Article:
Seems to me that "building sandcastle sentences" could be a great way to enable our moving on and advanced language learning KS2 children to reflect upon and apply their growing knowledge of how language works!
As the class teacher you can decide on the appropriate context,content and the structures (nouns,personal pronouns,parts of verbs, adjectives, conjunctions etc).
We can build simple sentences, sentences made of two clauses, sentences requiring conjunctions to make their more complex and apply word order rules and build our own new sentences with words and structures we select and want to use .Just like we will fond lots of sandcastle building competitions on war m teachers in target language countries such as France and Spain then we can hold our own sandcastle sentence building competitions and set challenges that match the level of our language learners!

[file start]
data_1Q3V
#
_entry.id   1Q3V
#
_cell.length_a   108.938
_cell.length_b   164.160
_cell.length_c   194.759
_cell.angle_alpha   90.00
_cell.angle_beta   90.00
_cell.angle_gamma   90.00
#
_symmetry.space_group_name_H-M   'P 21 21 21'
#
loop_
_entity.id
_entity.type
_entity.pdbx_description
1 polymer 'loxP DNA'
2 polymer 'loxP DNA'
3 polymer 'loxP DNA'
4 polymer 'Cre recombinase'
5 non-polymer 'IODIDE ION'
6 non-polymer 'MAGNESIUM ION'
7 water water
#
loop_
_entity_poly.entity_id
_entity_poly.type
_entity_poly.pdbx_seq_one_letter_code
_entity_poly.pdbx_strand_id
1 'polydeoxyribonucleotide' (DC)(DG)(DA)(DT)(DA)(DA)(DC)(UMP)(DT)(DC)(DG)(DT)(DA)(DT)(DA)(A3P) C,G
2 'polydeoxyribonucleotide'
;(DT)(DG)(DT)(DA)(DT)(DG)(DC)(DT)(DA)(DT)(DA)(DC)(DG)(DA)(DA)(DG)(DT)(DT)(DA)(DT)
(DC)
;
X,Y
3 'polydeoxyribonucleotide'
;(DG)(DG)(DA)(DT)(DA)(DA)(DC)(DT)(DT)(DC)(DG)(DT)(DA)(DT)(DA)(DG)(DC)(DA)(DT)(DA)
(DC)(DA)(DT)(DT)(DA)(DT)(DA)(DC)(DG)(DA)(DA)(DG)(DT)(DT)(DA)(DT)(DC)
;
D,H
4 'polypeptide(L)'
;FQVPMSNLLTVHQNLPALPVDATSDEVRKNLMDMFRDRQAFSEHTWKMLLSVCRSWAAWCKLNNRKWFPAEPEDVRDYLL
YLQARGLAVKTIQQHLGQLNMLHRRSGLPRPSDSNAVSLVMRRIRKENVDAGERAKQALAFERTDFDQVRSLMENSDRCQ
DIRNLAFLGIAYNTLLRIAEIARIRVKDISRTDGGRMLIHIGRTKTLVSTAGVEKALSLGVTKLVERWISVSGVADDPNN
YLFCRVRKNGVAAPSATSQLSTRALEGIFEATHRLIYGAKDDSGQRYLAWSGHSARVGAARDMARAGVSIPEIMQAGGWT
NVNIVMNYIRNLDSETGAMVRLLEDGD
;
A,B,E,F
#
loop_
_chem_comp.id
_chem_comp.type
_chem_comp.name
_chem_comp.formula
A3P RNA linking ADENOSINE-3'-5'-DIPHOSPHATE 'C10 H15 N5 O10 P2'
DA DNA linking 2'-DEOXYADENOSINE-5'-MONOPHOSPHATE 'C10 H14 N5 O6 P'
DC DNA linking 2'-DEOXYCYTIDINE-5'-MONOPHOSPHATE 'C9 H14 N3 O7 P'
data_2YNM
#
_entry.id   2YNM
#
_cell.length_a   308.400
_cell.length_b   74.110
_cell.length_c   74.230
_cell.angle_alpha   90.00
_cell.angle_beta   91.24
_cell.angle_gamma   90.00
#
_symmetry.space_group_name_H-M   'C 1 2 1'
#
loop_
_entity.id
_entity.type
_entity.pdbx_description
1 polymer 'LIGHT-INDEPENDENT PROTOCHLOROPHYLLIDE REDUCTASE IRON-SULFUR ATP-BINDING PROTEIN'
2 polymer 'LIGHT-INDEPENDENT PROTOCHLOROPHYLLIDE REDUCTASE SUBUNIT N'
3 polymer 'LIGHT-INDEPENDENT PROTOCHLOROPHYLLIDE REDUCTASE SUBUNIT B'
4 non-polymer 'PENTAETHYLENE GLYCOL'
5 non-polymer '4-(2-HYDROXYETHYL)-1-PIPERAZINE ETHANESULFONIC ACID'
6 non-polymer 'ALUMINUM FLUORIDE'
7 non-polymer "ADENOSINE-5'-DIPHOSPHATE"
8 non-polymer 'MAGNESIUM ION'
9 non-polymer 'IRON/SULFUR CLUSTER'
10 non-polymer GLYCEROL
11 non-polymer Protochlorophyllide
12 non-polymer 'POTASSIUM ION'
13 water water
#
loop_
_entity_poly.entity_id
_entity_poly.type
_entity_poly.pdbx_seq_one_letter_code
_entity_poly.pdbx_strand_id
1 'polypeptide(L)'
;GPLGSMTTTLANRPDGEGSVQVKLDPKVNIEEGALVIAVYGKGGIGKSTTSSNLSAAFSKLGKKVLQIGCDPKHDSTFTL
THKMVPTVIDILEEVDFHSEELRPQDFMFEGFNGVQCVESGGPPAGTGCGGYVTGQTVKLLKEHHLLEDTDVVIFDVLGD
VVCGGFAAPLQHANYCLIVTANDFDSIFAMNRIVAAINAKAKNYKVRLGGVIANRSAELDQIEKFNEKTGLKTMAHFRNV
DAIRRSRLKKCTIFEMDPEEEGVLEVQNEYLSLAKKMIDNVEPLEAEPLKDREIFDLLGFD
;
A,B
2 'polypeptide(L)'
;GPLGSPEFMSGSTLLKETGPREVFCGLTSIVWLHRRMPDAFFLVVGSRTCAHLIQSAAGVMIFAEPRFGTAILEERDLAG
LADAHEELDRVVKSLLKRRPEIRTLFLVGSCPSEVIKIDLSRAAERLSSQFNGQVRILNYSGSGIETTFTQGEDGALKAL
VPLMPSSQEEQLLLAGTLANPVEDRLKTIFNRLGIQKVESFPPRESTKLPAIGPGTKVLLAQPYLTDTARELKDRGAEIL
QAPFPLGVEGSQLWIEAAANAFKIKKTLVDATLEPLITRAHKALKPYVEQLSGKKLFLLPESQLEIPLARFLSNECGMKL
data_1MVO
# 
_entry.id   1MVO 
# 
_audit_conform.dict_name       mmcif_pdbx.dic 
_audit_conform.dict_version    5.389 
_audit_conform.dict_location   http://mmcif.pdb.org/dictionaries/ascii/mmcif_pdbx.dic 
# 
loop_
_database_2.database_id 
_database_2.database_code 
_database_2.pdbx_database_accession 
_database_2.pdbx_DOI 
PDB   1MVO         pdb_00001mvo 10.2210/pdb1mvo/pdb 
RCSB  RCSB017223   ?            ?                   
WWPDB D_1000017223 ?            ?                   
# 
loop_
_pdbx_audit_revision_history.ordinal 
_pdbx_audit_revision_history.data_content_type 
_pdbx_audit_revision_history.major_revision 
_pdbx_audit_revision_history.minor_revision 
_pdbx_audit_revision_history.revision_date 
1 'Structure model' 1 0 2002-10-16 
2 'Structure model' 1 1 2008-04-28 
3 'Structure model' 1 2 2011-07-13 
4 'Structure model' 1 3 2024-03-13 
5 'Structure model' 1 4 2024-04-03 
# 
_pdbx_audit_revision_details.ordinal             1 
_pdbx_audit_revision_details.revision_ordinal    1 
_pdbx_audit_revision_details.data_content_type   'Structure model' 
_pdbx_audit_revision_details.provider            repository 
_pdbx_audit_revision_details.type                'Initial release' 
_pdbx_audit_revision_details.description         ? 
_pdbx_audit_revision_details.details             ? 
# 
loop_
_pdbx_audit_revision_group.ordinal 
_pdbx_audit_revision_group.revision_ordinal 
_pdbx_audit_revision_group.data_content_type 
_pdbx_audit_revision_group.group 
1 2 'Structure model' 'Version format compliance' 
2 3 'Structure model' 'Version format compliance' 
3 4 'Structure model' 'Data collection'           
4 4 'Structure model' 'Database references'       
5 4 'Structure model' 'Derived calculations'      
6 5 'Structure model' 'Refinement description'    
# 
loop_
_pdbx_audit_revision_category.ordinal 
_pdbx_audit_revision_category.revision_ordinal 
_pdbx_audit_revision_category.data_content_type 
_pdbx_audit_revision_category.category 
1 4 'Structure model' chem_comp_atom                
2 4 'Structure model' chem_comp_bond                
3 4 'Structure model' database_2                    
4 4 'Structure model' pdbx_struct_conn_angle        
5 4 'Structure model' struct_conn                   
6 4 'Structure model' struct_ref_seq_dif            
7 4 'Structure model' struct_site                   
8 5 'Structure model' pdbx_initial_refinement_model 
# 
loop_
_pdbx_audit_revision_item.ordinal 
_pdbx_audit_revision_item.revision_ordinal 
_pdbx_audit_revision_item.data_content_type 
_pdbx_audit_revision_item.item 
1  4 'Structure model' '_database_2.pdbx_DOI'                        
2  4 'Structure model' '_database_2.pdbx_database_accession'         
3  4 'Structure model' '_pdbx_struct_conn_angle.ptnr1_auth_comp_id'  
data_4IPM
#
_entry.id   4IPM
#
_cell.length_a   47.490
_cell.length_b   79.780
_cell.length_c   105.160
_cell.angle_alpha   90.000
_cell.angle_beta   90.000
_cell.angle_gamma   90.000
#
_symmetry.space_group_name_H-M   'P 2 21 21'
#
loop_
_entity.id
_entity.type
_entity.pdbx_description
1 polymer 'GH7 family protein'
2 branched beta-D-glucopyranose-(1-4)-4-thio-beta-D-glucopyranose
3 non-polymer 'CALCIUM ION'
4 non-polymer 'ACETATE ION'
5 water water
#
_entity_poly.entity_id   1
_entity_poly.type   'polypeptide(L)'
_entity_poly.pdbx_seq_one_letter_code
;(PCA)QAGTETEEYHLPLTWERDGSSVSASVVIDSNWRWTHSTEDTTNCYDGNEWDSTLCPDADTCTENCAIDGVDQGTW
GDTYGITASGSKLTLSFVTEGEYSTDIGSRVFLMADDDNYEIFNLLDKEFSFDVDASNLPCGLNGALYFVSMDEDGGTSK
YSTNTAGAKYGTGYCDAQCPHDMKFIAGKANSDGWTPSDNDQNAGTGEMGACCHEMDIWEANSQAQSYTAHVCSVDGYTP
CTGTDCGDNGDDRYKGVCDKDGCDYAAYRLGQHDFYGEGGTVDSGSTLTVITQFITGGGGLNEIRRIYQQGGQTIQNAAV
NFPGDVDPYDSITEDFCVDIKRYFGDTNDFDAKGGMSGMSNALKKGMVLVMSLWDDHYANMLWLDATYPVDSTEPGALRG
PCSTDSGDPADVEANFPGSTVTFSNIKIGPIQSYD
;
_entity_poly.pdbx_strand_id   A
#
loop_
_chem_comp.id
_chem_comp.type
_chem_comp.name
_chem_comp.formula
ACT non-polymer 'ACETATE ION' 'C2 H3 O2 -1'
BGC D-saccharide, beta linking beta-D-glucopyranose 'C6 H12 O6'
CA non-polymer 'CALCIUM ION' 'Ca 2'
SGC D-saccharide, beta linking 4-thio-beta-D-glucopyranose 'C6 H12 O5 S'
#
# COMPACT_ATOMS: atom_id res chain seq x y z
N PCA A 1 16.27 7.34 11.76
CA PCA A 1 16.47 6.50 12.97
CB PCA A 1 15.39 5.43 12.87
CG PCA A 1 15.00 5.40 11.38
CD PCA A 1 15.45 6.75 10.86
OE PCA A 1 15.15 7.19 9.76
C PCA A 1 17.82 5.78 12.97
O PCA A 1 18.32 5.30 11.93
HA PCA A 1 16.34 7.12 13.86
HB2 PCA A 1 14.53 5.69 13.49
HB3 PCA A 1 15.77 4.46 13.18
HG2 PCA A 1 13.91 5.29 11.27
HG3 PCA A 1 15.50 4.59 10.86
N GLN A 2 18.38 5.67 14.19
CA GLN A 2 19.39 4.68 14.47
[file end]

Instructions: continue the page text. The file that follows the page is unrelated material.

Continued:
The "Sandcastle Sentence Building Challenges below are based on:
- context - describing what we eat at the seaside
- content- ice creams
- grammar focuses- identifying and constructing simple present tense sentences using the personal pronouns and the verb " to eat"
In developing the following activities with your class, you must consider the language and word order of target language sentences, consider the punctuation of the sentences as signposts to the construction of the more complex sentences and select a context and content base that fits with your own class' target language knowledge.
Sandcastle Sentence Building
Share with the children the building blocks of an empty simple sentence.
Can the children discuss with you how many parts the think are going to be in your sandcastle sentence (five in this sandcastle).Set the scene- if we are describing eating an ice cream ,do they think with a partner they can discuss what might words and phrases be in the sandcastle?(Encourage them to think of words like je / manger/ glace/ flavours of ice creams)
Explain that every good sandcastle needs a flag to mark the spot and to go on top of the sandcastle.